No ban on Halal meat in UP, Halal-certification agencies don’t have the expertise to test products for which they issue Halal certification: says FSDA top official Anita Singh

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Syed Khalique Ahmed

NEW DELHI—Uttar Pradesh Food Safety and Drugs Administration (FSDA) department additional chief secretary Anita Singh has said there is no ban on Halal meat in the state.

Talking to India Tomorrow over the phone, she said that the ban pertained to all other Halal products other than meat.

Singh said that the meat has been excluded from the list of banned Halal items because of the sensitivity of a section of the population who consumed only Halal meat. Moreover, there are standard procedures for production of Halal meat.

About other Halal products being sold in the market like cosmetics and sugar etc, she said that the question was whether the agencies issuing Halal certification to companies had the required facilities and expertise to test whether the particular product was manufactured as per Islamic law and the final product was completely Halal, and not adulterated. She asked how could an agency issue Halal certification for a product for which the agency did not have expertise and testing facilities to check and maintain quality.

She claimed that none of the agencies issuing Halal certification has the expertise to test the products to be Halal as per Islamic standards. She said that instead of private agencies, there must be some government agency to supervise the certification because this was a very serious issue.

A Halal certification means that the products have been prepared as per Islamic law and are totally unadulterated.

She said that no private agency could issue certification for any product if the agency was not registered with the National Accreditation Board for Testing and Calibration Laboratories (NABL). Singh said that even accredited agencies could issue certification only for those products for which they have been given license by NABL, and not for all Halal products.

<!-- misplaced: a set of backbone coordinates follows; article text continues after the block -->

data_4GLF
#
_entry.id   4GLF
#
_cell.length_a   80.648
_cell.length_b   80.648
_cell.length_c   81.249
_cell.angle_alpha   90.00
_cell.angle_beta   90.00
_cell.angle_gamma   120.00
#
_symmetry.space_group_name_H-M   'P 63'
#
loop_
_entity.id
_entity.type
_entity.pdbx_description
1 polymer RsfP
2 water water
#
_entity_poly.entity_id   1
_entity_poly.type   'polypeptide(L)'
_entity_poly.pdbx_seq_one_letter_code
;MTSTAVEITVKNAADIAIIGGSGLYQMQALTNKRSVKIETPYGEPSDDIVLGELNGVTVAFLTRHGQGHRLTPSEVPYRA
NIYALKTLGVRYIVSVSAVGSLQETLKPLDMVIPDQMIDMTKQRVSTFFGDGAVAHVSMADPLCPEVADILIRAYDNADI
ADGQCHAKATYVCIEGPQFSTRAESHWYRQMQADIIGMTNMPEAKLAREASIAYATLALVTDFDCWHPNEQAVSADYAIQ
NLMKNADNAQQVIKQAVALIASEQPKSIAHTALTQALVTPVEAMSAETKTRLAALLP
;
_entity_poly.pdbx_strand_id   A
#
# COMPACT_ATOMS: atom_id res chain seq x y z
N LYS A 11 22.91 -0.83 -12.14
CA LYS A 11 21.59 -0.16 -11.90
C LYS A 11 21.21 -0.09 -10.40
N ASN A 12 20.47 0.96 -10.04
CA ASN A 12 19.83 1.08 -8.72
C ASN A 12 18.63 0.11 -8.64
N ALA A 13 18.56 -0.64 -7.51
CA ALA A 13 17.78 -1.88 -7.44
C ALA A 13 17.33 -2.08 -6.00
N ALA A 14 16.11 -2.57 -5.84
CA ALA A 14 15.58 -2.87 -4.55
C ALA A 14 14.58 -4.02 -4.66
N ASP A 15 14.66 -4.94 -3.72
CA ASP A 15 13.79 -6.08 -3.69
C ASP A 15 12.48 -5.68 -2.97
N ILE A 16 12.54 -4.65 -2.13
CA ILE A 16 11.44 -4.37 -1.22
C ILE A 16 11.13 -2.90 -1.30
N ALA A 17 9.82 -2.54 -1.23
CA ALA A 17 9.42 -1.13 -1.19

She claimed that most of the agencies issuing Halal certification were not registered with NABL. Only one private agency, she said, approached her department with its registration with NABL.

Singh said that the Halal certification process needed to be streamlined with the involvement of NABL. She informed that NABL was in the process of preparing a list of items for which Halal certification was required. She clarified that Halal certification was not required for products like Sugar, yet certain companies sold Halal-certified sugar which was ridiculous.

Fake certification by private agencies was being done to boost the sales of certain products in India and abroad by exploiting the religious sentiments of Muslims. According to sources, agencies issuing Halal certification made a lot of money from companies that wanted to boost their sales by branding their materials as Halal products. Based on these malpractices that have been going on for the last more than a decade, Lucknow-based Shailendra Kumar Sharma filed an FIR in the Hazratganj police station. This prompted FSDA to crack down on companies involved in the manufacture, storage, and sale of Halal products in the state.

Singh said that no one should entertain any misunderstanding that the action was against any particular community. It was simply based on business malpractices by misusing the religious sentiments of people.